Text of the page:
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9 January 2003 Edition

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UDA plants pipe bomb at Holy Cross

Holy Cross Primary Girls School in north Belfast has once again become the target of loyalist paramilitaries.

Children returning from the Christmas break were taken to classes through an emergency back exit when parents received news that a pipe bomb had been found fastened to the front gates of the school.

The device was discovered by the school caretaker at around 8am on Monday morning and was later defused by the British Army.

The Red Hand Defenders, a cover name for the UDA, claimed responsibility for the attack and issued a further threat to the staff and pupils of the school, saying Holy Cross had one week to close its doors for good.

The Chairman of the Holy Cross Board of Governors, Father Aiden Troy, said it was his hope the bomb was an isolated incident, adding that the Board had no intention of closing the school.

"Great care will be taken to make sure the school will be examined before anyone goes near it," he said.

The families of Holy Cross are still suffering the effects of the past loyalist blockade, and so many parents chose not to tell their children the real reason for their unsheduled morning detour. Some simply took their daughters home while others said the front gates had been frozen shut by the cold. Once the children reached the school, classes continued as usual.

Sinn Féin's Gerry Kelly said the attack was a cynical attempt by the UDA to draw attention away from their own internal feud.

"Unionist politicians and community workers must do all in their power to end such attacks," said Kelly, "We have, in recent days, seen unionist politicians be highly outpoken in their calls for loyalists to end their feud. Unionists need to be as vocal in their calls for attacks upon nationalists to end."

Startled awake from his moral coma, MP for the area Nigel Dodds publically condemned the bomb, saying he was "utterly appauled" by the incident.

"What on earth any organisation hopes to gain by this sort of action is beyond all right thinking people. It's without logic, it's without common sense, as well as being totally and utterly morally repugnant."

But Dodds repeatedly refused to meet with parents from the school when the violence of the loyalist blockade was in full swing, in spite of the fact that they were his constituents.

Parents of Holy Cross students are taking the threat very seriously and their apprehension and anger is growing. Tensions are already building in anticipation of what might take place after the threatened one-week 'deadline' passes.

For twelve weeks in 2001, the families of Holy Cross suffered a continuous loyalist siege that still staggers the imagination. They endured pipe and blast bombs, the threat of snipers, the violence of protesting loyalists and all the uncertainty and terror that the very worst loyalist thugs could direct their way.

Back then, the UDA issued the threat that it would shoot any parents taking their children up to Holy Cross and though the 'protest' may have eventually been 'suspended', the UDA has never lifted its threat against the parents.


Pipe bomb attack at Holy Cross as unionist violence continues


"I am disappointed that the first school day of the New Year has been marred in this way for the children but I am hopeful that this will be a year of peace and reconciliation," said Anne Tanney.

The Principal of Holy Cross School was speaking after a pipe bomb was discovered strapped to the school gates shortly before pupils of the North Belfast Catholic primary school were due to arrive back after the Christmas holidays.

The device was discovered shortly after 8.30am on Monday morning, 6 January. Fearing for their safety, some children were taken home by parents, while others attended classes at the back of the school while the bomb was defused.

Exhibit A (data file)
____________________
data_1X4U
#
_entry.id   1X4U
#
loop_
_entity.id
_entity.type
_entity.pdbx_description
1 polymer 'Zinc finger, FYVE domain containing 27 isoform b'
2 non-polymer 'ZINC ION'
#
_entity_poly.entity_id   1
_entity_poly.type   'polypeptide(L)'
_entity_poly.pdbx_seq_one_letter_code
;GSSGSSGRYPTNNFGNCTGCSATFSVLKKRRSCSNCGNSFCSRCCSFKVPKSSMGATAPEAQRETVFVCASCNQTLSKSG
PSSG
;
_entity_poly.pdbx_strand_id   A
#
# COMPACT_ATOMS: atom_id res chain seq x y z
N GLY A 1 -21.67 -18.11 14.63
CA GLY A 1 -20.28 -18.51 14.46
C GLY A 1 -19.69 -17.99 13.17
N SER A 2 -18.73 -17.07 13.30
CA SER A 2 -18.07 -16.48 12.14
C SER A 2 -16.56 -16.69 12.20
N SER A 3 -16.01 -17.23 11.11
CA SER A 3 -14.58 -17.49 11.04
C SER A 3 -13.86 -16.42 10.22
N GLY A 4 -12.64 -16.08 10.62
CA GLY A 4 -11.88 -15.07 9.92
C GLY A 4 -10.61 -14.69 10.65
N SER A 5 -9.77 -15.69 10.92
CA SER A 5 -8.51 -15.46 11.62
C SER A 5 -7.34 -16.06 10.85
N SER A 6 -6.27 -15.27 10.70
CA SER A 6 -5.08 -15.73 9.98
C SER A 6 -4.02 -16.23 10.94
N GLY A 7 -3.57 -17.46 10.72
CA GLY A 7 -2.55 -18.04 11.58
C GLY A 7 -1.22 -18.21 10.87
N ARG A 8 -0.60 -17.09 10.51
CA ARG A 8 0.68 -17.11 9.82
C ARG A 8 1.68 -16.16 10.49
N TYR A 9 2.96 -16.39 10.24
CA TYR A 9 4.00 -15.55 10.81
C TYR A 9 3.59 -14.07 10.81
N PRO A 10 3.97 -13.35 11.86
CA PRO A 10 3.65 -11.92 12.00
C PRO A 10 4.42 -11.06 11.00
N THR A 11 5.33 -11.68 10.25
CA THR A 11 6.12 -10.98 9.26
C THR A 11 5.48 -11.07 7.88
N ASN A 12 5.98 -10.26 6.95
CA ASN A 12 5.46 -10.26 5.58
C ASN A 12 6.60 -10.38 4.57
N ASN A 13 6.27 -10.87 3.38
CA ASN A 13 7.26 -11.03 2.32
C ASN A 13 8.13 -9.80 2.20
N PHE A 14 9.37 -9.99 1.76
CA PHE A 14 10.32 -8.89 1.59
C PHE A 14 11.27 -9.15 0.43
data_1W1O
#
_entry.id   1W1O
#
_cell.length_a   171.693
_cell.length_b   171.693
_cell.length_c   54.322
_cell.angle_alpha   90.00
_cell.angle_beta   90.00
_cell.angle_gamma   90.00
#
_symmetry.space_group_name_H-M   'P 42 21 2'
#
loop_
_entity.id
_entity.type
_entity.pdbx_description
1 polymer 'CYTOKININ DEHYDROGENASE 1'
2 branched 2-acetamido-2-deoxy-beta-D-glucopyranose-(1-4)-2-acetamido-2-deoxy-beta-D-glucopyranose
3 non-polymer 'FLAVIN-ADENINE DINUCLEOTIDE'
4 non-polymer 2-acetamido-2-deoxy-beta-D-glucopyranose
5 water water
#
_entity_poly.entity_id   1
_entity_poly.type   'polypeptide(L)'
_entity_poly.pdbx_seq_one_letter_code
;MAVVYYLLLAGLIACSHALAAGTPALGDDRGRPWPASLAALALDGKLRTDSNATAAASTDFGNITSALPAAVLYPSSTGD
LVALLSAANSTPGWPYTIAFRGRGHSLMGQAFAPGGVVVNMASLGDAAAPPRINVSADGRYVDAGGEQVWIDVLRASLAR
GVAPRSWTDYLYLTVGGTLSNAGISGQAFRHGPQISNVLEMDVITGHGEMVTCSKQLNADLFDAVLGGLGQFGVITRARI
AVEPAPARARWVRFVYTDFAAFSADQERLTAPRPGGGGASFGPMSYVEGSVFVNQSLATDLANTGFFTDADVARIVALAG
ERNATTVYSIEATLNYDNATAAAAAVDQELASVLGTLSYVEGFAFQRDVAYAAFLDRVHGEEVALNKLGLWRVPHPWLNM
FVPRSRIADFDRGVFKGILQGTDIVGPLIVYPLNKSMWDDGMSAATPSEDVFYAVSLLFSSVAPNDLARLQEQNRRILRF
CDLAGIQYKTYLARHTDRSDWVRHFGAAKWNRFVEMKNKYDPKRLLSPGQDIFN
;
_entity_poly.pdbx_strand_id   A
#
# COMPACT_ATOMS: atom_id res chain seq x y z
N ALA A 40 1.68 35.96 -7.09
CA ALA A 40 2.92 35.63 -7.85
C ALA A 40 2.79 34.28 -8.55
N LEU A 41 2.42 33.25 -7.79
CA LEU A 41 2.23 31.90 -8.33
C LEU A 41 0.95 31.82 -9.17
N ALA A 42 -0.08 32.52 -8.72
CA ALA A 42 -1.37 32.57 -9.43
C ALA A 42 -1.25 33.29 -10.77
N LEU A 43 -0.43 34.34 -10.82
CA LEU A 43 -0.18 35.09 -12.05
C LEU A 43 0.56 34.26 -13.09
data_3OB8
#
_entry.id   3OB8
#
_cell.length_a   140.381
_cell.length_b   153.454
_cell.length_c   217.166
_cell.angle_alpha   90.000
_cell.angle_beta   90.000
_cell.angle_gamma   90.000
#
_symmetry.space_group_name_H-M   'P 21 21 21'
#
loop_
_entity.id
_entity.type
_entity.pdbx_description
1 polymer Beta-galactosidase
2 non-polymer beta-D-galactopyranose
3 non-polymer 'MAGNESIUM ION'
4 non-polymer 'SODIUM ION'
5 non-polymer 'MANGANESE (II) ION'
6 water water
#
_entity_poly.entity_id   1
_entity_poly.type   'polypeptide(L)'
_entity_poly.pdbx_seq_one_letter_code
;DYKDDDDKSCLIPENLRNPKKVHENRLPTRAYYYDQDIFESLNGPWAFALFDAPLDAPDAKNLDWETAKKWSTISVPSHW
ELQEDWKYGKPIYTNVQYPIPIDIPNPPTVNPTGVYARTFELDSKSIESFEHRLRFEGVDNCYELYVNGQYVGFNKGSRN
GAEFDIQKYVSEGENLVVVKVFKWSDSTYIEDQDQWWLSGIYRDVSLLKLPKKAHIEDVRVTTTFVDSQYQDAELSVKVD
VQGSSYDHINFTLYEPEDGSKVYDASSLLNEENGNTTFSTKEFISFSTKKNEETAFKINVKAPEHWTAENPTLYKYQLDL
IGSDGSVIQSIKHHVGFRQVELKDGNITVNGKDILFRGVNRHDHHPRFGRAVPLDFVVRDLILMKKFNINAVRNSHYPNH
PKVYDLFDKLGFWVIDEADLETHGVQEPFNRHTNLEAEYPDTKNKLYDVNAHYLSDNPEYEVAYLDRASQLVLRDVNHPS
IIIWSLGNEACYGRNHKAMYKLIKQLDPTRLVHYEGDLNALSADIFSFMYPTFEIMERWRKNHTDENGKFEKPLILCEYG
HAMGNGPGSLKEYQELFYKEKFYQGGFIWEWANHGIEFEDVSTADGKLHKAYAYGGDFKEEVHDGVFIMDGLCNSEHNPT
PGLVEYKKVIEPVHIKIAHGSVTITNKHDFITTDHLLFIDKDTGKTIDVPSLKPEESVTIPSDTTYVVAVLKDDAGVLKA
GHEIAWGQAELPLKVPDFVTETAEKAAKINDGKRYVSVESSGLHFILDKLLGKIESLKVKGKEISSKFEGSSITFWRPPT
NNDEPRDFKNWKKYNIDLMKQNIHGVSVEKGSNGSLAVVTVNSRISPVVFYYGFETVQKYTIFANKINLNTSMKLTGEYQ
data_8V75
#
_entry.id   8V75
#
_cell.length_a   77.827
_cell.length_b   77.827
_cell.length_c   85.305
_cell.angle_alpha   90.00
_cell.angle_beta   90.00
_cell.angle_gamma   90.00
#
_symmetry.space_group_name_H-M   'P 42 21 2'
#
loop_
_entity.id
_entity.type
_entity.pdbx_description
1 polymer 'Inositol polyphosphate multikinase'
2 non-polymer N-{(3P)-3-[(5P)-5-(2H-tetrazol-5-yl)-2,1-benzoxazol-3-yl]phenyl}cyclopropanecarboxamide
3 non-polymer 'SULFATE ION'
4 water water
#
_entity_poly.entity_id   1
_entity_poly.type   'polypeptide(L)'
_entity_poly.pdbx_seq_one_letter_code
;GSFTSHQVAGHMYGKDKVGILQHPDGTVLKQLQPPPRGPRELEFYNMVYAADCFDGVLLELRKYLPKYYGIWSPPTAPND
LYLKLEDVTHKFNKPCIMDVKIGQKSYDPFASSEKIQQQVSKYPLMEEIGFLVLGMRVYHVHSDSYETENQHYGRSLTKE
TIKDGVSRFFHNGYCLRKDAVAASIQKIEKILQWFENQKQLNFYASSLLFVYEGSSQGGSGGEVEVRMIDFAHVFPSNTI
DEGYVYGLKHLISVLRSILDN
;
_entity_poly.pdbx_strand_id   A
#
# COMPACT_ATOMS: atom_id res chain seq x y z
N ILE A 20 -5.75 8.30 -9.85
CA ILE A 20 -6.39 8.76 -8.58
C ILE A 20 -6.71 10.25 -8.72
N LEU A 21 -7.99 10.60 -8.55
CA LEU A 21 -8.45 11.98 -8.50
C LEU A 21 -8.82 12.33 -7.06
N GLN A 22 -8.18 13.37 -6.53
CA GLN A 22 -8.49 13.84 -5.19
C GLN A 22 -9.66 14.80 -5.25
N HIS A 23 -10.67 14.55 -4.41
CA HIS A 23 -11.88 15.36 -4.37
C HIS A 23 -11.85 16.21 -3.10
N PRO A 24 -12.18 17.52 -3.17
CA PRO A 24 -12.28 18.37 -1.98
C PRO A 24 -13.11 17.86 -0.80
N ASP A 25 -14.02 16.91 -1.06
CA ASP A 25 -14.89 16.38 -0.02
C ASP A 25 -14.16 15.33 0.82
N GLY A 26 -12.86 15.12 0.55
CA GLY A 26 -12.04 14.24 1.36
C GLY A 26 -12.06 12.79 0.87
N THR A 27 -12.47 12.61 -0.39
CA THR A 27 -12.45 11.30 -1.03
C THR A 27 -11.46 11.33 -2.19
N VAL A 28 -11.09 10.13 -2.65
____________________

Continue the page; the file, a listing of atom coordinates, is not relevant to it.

"The school was very much business as usual, both during and after the defusing of the bomb," said Tanney, "but I am extremely saddened that it happened. I am disappointed."

"The children were kept to the back of the school and away from the operation," said chairman of the board of governors Fr Aidan Troy, "but they knew in their hearts that something wasn't quite right.

"So many devices turn out to be hoaxes and we were working on the assumption that this was a hoax," said Fr Troy. "It was chilling to find that this was the real thing."

Holy Cross became the focus of paramilitary intimidation and attack in 2001, when loyalists from Glenbryn mounted a blockade, hurling sectarian abuse, bottles, stones and a number of pipe bombs at pupils and their parents as they walked to school.

After intense international pressure, the unionist blockade was suspended but under terms which denied the children and families of Holy Cross any guarantee of security. The right of Catholic children to walk to school unmolested became the 'gift' of violent unionism, to be suspended at will.

This latest attack confirms not only the continuing vulnerability of the pupils of Holy Cross but also the deeply sectarian nature of the unionist veto. Anti-Agreement unionism hopes to deny political representation and progress, violent unionism seeks to deny the exercise of equal citizenship in all aspects of daily life.

A caller using a cover name for the UDA claimed responsibility for the attack and as an editorial in the Irish News pointed out, there will inevitably be speculation that the largest unionist paramilitary organisation is attempting to deflect attention from its vicious internal feud.

Meanwhile, two loyalists, brothers William and Edward Hill, have been charged in connection with the killing of David Cupples. The 25-year-old kitchen porter was savagely beaten in the mistaken belief he was a Catholic. He died in hospital on Christmas Day.

David Cupples was attacked on the morning of Sunday 22 December in the predominantly Clifton Park Avenue area of North Belfast, shortly after being dropped off on the Crumlin Road. It is believed that the assailants targeted Cupples because he was walking towards the nationalist Cliftonville Road.

The fatal beating took place in full view of a manned surveillance watchtower and just a few hundred yards from Girdwood British Army barracks, ironically where Cupples was employed as a member of the civilian catering staff.

PSNI detectives investigating the Cupples killing raided Johnny Adair's home. A close associate of Adair's is believed to be a prime suspect.

Earlier in the week, a North Belfast family narrowly escaped injury when a pipe bomb exploded at their home in Glenpark Court off the Old Park Road. The attack was later claimed in the name of the Red Hand Defenders, a cover for the UDA.